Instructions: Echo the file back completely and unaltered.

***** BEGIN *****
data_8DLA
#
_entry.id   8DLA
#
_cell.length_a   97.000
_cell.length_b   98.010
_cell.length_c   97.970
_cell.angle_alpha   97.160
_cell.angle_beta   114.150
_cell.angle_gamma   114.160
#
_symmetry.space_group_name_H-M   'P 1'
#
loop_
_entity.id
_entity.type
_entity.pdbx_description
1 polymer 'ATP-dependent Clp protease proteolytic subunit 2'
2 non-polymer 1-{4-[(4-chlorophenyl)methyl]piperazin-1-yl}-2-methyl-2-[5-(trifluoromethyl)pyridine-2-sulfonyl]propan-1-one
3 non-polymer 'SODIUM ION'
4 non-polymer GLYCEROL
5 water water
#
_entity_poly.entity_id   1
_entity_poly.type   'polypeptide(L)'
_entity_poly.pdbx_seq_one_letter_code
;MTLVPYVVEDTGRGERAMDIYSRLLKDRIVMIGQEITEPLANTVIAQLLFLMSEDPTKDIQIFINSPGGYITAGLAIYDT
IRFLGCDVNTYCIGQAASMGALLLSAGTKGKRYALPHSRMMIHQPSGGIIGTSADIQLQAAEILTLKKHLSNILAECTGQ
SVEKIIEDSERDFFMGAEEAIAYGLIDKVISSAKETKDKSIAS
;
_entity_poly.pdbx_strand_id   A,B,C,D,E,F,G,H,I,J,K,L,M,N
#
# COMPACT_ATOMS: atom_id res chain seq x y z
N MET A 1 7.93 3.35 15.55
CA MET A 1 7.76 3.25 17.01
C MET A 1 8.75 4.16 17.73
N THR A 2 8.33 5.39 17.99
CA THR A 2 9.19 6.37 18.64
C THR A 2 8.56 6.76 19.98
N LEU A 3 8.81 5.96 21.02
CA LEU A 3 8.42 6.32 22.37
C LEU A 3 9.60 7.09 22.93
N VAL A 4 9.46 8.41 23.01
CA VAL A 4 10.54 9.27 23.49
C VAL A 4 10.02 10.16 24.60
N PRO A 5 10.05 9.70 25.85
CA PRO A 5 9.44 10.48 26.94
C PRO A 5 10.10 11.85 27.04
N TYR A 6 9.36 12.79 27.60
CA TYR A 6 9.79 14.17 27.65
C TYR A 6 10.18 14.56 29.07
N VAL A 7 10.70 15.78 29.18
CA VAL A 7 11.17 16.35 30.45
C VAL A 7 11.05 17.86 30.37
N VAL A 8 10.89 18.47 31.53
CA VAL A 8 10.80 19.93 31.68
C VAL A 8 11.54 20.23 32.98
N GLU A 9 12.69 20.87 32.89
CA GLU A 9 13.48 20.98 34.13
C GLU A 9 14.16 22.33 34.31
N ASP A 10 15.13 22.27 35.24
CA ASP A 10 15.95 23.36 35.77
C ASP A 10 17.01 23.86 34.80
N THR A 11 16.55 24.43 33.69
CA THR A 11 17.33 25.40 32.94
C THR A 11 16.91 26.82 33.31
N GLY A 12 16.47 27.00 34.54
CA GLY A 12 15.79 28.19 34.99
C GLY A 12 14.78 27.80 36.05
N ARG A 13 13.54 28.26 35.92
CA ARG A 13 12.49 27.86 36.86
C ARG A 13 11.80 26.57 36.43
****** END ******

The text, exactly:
data_8DLA
#
_entry.id   8DLA
#
_cell.length_a   97.000
_cell.length_b   98.010
_cell.length_c   97.970
_cell.angle_alpha   97.160
_cell.angle_beta   114.150
_cell.angle_gamma   114.160
#
_symmetry.space_group_name_H-M   'P 1'
#
loop_
_entity.id
_entity.type
_entity.pdbx_description
1 polymer 'ATP-dependent Clp protease proteolytic subunit 2'
2 non-polymer 1-{4-[(4-chlorophenyl)methyl]piperazin-1-yl}-2-methyl-2-[5-(trifluoromethyl)pyridine-2-sulfonyl]propan-1-one
3 non-polymer 'SODIUM ION'
4 non-polymer GLYCEROL
5 water water
#
_entity_poly.entity_id   1
_entity_poly.type   'polypeptide(L)'
_entity_poly.pdbx_seq_one_letter_code
;MTLVPYVVEDTGRGERAMDIYSRLLKDRIVMIGQEITEPLANTVIAQLLFLMSEDPTKDIQIFINSPGGYITAGLAIYDT
IRFLGCDVNTYCIGQAASMGALLLSAGTKGKRYALPHSRMMIHQPSGGIIGTSADIQLQAAEILTLKKHLSNILAECTGQ
SVEKIIEDSERDFFMGAEEAIAYGLIDKVISSAKETKDKSIAS
;
_entity_poly.pdbx_strand_id   A,B,C,D,E,F,G,H,I,J,K,L,M,N
#
# COMPACT_ATOMS: atom_id res chain seq x y z
N MET A 1 7.93 3.35 15.55
CA MET A 1 7.76 3.25 17.01
C MET A 1 8.75 4.16 17.73
N THR A 2 8.33 5.39 17.99
CA THR A 2 9.19 6.37 18.64
C THR A 2 8.56 6.76 19.98
N LEU A 3 8.81 5.96 21.02
CA LEU A 3 8.42 6.32 22.37
C LEU A 3 9.60 7.09 22.93
N VAL A 4 9.46 8.41 23.01
CA VAL A 4 10.54 9.27 23.49
C VAL A 4 10.02 10.16 24.60
N PRO A 5 10.05 9.70 25.85
CA PRO A 5 9.44 10.48 26.94
C PRO A 5 10.10 11.85 27.04
N TYR A 6 9.36 12.79 27.60
CA TYR A 6 9.79 14.17 27.65
C TYR A 6 10.18 14.56 29.07
N VAL A 7 10.70 15.78 29.18
CA VAL A 7 11.17 16.35 30.45
C VAL A 7 11.05 17.86 30.37
N VAL A 8 10.89 18.47 31.53
CA VAL A 8 10.80 19.93 31.68
C VAL A 8 11.54 20.23 32.98
N GLU A 9 12.69 20.87 32.89
CA GLU A 9 13.48 20.98 34.13
C GLU A 9 14.16 22.33 34.31
N ASP A 10 15.13 22.27 35.24
CA ASP A 10 15.95 23.36 35.77
C ASP A 10 17.01 23.86 34.80
N THR A 11 16.55 24.43 33.69
CA THR A 11 17.33 25.40 32.94
C THR A 11 16.91 26.82 33.31
N GLY A 12 16.47 27.00 34.54
CA GLY A 12 15.79 28.19 34.99
C GLY A 12 14.78 27.80 36.05
N ARG A 13 13.54 28.26 35.92
CA ARG A 13 12.49 27.86 36.86
C ARG A 13 11.80 26.57 36.43